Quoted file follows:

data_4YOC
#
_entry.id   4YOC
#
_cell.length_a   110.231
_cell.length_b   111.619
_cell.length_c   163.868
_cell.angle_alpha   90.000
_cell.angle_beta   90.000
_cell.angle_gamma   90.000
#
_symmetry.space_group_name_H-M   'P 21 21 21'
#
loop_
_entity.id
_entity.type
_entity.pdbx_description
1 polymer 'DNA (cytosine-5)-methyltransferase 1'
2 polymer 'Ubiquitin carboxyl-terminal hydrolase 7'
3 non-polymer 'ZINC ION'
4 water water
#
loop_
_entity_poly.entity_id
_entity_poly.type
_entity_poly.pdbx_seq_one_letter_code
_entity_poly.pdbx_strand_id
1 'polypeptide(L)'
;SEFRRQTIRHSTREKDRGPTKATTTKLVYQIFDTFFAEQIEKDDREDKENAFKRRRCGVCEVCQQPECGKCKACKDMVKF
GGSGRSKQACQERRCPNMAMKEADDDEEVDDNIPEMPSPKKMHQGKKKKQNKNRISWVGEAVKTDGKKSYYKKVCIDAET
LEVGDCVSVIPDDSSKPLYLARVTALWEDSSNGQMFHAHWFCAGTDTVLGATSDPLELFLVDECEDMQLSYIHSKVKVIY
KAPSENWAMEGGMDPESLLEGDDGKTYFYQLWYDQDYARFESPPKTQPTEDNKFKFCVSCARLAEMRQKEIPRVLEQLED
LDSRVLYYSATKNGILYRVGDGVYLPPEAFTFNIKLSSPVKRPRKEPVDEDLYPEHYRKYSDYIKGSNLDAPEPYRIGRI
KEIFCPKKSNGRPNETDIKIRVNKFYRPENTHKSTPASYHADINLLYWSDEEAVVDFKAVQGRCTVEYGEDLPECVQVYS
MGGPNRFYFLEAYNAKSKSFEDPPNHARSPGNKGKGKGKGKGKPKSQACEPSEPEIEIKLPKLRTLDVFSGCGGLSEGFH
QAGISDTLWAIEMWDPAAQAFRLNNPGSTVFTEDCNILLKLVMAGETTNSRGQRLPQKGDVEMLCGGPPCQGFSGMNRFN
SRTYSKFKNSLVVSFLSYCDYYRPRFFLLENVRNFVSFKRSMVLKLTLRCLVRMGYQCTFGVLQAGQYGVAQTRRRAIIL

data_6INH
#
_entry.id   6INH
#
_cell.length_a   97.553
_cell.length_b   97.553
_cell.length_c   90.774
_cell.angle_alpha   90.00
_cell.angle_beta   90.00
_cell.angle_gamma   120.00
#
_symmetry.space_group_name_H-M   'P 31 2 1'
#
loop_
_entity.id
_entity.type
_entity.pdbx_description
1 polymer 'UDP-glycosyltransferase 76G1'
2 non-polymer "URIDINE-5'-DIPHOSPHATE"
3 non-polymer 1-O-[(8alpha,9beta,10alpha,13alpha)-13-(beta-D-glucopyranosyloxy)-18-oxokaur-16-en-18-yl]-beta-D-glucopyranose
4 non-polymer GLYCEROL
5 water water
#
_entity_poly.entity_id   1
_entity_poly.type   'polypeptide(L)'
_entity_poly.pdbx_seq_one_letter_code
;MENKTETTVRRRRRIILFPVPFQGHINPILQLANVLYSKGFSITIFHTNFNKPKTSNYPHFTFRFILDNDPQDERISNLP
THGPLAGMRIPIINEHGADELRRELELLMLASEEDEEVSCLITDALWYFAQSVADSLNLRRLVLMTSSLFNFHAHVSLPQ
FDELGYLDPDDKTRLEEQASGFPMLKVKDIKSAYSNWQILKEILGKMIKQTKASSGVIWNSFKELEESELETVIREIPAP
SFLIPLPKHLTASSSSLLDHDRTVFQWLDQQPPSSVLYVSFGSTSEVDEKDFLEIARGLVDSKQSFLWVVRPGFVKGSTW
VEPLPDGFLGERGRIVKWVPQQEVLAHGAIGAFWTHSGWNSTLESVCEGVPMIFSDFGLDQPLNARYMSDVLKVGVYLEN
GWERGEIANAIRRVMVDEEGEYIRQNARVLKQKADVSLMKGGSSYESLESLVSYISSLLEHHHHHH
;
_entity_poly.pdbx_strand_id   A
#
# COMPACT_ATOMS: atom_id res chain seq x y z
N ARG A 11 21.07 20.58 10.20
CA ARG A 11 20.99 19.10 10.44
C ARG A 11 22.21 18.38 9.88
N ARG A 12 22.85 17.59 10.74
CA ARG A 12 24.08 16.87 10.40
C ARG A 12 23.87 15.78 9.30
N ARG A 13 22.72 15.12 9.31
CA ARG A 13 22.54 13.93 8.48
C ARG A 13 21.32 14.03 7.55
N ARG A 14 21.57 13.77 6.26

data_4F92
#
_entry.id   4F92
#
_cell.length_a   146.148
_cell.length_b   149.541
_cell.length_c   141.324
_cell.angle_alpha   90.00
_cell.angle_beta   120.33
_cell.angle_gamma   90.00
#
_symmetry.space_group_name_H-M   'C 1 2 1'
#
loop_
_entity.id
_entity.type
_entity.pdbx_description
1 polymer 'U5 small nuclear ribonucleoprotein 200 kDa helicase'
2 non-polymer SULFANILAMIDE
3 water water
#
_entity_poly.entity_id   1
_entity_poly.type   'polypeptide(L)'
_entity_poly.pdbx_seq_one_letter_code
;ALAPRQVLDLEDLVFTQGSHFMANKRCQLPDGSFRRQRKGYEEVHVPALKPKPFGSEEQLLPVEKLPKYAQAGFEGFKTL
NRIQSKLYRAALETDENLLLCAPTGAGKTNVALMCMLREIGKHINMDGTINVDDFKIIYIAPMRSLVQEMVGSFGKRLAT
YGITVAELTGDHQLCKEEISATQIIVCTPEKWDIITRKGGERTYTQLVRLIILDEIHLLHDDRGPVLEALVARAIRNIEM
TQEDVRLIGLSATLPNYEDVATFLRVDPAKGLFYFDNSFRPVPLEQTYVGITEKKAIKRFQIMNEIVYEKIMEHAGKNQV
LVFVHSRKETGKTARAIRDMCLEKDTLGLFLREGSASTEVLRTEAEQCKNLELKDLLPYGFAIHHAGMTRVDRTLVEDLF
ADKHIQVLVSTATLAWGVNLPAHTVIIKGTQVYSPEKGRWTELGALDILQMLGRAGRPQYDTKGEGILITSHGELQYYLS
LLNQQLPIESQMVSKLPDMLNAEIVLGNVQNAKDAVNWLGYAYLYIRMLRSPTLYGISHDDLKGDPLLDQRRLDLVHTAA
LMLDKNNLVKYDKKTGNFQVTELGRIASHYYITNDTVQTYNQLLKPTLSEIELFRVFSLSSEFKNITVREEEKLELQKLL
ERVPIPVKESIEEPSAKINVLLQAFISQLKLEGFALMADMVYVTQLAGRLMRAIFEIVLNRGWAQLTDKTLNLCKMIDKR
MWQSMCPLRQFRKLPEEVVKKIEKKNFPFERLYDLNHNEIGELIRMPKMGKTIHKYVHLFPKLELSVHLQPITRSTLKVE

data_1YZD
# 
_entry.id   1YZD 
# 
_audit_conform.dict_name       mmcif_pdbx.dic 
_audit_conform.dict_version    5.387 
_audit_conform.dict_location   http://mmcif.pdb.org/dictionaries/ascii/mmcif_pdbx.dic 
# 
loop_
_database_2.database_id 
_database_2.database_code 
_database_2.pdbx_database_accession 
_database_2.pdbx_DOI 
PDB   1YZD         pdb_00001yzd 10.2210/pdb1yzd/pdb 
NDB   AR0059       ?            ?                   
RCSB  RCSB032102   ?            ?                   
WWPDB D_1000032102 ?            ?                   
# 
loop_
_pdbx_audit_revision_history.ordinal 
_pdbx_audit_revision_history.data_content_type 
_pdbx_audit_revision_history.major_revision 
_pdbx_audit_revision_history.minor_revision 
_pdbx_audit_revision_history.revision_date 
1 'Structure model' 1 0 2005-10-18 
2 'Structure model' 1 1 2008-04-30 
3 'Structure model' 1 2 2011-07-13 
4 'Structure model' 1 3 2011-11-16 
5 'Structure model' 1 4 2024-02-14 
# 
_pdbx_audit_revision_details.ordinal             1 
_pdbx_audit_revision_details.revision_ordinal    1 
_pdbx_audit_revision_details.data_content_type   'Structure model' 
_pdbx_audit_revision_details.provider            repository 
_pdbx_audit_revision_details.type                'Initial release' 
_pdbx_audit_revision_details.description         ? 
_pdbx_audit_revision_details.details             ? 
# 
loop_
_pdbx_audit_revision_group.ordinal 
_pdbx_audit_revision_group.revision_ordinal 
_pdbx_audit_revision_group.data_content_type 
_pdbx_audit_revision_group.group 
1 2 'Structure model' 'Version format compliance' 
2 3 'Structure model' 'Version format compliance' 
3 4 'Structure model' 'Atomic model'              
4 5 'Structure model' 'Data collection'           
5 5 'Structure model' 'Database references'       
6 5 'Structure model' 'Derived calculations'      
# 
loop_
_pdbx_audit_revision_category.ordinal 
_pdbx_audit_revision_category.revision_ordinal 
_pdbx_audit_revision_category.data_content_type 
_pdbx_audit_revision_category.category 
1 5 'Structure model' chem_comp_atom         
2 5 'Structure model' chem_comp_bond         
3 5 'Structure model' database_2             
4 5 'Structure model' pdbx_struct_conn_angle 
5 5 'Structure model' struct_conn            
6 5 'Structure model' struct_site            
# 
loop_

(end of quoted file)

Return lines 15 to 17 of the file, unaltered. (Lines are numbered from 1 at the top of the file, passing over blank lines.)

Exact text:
_entity.id
_entity.type
_entity.pdbx_description